Sen. John McCain, the presumptive Republican presidential nominee, offered the broadest look yet at his economic policies Tuesday, calling for tax cuts, a freeze in discretionary spending for a year, higher premiums for better-off Medicare recipients and elimination of federal gas taxes this summer to reinvigorate the economy.


Gas-tax holiday: McCain urged Congress to institute a "gas-tax holiday" by suspending the 18.4 cent federal gas tax and 24.4 cent diesel tax from Memorial Day to Labor Day.

The cost: By some estimates, the government would lose about $10 billion in revenue.

Its prospects: The plan is likely to face opposition from Congress and states. The federal gas tax helps pay for highway projects in most towns. McCain's chief economic policy adviser, Douglas Holtz-Eakin, said money would be taken from general funds to ensure that the Highway Trust Fund didn't run short. Its budget deficit is already projected at $500 billion.


Tax exemptions: McCain, speaking in Pittsburgh, proposed raising the tax exemption for each dependent child from $3,500 to $7,000 at an estimated $65 billion annual cost. Aides said McCain would offset it by cutting federal spending.

Medicare: He called for wealthier Medicare recipients to pay higher premiums for drug coverage. It would apply to singles earning more than $82,000 a year and married couples earning more than $164,000. It would affect about 5 percent of beneficiaries, about 1 million people, and net the government $2 billion a year, he said.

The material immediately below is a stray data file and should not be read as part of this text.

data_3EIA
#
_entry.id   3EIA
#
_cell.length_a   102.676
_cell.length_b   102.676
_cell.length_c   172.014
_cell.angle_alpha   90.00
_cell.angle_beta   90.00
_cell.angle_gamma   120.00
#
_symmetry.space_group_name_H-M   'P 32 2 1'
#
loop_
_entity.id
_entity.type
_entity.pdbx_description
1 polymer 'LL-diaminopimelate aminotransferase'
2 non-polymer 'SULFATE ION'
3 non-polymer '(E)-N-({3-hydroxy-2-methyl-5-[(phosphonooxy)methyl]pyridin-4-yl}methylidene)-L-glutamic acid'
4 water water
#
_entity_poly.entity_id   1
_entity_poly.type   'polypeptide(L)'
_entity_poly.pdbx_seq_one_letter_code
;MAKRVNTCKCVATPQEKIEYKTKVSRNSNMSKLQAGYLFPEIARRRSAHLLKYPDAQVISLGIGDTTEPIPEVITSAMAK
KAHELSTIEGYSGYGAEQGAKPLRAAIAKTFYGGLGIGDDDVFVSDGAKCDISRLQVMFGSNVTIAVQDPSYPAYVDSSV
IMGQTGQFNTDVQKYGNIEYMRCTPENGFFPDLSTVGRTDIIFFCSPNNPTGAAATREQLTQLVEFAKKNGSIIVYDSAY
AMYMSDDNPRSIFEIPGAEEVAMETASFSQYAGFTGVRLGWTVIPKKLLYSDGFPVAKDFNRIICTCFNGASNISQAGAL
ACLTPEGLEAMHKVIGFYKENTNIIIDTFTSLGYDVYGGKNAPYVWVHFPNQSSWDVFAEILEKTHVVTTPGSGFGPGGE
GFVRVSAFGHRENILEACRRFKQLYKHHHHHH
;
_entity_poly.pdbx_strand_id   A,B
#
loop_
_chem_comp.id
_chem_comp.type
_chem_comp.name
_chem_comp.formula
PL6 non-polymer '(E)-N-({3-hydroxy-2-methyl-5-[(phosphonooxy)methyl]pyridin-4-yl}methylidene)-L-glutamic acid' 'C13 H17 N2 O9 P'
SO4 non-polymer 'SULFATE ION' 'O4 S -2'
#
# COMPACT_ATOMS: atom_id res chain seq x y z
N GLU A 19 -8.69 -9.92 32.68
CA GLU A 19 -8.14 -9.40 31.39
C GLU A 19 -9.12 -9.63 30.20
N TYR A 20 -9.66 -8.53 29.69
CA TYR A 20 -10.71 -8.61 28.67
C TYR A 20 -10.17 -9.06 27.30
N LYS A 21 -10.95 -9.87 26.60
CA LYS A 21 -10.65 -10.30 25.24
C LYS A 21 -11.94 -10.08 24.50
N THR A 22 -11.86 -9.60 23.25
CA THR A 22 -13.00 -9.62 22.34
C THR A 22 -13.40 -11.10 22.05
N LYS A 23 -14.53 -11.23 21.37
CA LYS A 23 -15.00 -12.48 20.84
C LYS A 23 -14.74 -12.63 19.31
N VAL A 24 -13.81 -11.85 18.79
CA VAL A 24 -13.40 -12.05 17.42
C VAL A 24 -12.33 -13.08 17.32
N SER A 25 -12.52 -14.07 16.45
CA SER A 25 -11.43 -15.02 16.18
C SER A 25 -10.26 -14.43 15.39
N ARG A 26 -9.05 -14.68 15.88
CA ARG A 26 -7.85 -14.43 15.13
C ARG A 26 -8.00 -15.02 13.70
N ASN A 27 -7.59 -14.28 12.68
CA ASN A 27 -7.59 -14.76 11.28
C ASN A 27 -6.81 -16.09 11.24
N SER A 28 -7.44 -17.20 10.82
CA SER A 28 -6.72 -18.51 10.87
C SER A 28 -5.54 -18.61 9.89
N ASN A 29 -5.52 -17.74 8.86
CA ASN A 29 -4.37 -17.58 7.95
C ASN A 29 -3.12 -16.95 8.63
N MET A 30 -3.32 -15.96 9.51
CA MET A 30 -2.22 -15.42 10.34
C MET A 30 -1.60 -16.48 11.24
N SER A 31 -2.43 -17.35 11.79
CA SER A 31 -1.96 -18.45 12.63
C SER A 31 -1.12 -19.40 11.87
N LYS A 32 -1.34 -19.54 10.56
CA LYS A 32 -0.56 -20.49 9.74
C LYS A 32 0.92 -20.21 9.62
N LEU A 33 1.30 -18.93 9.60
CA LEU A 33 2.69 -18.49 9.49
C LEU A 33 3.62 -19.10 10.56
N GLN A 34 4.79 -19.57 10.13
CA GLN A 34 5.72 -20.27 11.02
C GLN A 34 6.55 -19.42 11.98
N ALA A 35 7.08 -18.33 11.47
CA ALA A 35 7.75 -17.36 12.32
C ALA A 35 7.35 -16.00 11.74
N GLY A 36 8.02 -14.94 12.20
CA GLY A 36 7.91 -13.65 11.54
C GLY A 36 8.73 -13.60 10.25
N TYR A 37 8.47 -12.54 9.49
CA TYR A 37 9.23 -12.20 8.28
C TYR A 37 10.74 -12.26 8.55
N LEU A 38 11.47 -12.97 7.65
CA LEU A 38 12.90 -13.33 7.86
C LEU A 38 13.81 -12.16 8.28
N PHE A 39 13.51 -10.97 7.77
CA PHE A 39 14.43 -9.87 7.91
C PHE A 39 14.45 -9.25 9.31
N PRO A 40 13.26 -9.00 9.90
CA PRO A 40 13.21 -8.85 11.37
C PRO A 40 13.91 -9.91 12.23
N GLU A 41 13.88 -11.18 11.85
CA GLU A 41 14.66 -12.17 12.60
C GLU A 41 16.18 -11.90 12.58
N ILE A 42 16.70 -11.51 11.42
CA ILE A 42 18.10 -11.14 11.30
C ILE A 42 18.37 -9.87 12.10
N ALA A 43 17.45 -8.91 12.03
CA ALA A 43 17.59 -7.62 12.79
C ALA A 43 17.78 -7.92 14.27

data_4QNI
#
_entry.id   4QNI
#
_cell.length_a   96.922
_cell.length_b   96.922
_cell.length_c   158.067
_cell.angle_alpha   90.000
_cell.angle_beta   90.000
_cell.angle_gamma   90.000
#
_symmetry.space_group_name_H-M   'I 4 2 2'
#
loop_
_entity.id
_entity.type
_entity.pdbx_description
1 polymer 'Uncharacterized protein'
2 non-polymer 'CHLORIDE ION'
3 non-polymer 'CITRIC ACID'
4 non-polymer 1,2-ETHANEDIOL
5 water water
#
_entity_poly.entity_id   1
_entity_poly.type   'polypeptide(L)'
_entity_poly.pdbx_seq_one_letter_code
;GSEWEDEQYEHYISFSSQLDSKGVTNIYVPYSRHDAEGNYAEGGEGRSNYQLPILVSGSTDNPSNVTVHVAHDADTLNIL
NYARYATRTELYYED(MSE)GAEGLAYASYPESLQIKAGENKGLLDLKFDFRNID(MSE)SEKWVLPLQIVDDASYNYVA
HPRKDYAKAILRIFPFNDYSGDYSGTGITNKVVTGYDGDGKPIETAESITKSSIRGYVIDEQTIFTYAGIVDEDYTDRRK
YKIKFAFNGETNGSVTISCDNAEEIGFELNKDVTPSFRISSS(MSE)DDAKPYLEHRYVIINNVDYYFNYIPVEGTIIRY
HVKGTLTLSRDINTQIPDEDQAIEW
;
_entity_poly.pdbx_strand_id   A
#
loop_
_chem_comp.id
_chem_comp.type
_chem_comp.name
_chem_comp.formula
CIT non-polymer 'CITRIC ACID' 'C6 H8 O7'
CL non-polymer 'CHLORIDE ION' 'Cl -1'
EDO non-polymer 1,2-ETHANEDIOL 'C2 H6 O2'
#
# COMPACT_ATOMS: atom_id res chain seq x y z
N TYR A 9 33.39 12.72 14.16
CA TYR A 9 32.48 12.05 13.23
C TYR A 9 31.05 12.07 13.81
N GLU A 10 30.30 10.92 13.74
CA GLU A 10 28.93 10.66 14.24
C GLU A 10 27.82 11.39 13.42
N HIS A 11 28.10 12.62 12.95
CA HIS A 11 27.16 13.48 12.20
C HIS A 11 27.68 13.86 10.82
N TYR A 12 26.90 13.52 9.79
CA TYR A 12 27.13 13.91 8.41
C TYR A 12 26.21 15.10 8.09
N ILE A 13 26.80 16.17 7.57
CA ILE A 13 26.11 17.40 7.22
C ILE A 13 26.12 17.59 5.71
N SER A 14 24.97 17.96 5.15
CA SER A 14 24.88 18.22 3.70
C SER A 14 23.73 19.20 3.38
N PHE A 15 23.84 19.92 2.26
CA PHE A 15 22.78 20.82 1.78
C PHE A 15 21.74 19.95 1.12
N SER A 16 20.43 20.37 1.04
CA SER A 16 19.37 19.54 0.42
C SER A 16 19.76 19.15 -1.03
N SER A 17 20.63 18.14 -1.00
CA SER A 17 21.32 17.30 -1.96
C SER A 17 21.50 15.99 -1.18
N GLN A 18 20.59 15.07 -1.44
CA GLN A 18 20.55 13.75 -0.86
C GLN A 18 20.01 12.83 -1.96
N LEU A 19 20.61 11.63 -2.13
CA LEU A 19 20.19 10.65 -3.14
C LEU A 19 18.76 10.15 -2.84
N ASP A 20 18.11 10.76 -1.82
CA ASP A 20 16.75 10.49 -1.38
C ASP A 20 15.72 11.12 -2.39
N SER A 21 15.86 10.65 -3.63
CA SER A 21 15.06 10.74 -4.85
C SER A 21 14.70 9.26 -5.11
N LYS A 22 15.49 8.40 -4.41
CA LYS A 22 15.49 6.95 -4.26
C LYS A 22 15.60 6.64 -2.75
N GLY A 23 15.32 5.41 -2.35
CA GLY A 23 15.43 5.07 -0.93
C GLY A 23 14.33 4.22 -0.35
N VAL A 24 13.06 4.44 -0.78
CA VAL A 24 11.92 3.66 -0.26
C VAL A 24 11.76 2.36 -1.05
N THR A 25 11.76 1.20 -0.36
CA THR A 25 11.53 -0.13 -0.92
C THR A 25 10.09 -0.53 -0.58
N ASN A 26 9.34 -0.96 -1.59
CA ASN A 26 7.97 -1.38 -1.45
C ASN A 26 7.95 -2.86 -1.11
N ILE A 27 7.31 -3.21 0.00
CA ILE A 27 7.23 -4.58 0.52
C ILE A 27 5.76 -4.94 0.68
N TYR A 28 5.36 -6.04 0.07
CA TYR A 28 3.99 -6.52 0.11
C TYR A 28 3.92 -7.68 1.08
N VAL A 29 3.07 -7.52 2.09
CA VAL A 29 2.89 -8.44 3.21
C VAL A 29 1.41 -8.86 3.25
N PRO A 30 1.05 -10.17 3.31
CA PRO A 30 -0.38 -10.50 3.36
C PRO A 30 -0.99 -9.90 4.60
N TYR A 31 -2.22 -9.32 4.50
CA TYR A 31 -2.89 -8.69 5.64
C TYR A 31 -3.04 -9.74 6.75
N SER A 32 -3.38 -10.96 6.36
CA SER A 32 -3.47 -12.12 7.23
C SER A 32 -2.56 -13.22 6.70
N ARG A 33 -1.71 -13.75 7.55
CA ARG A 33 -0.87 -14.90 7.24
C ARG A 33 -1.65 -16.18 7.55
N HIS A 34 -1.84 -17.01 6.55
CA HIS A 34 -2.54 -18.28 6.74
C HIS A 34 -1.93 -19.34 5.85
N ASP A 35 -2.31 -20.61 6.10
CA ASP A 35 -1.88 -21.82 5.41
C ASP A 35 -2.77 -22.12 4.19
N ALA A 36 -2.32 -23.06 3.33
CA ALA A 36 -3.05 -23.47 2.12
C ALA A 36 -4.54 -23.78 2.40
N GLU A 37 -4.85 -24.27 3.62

Simplified tax system: He proposed a simpler tax code that Americans could opt into, with only two tax rates and a "generous" -- though unspecified -- standard deduction.

Corporate tax rate: Lower it from 35 to 25 percent, meaning $100 billion in lost revenue.


Like his rivals, McCain was vague on how he'd pay for his plan. Aides said that his proposals would cost $195 billion.


Sen. Barack Obama: "John McCain used to oppose the Bush tax cuts to the wealthiest Americans. He used to say that tax cuts in a time of war were a bad idea. ... Now he wants to make those tax cuts permanent."

Sen. Hillary Rodham Clinton's chief policy adviser, Neera Tanden, dismissed McCain's ideas as "a George Bush redux of corporate windfalls and tax cuts for the wealthy."


McCain said his rivals would impose the single largest tax increase since World War II by allowing tax cuts enacted in 2001 and 2003 -- which McCain opposed -- to expire. "They're going to raise your taxes by thousands of dollars per year, and they have the audacity to hope you don't mind," he said, alluding to Obama's book, "The Audacity of Hope."


McCain will speak at an economic summit in Milwaukee.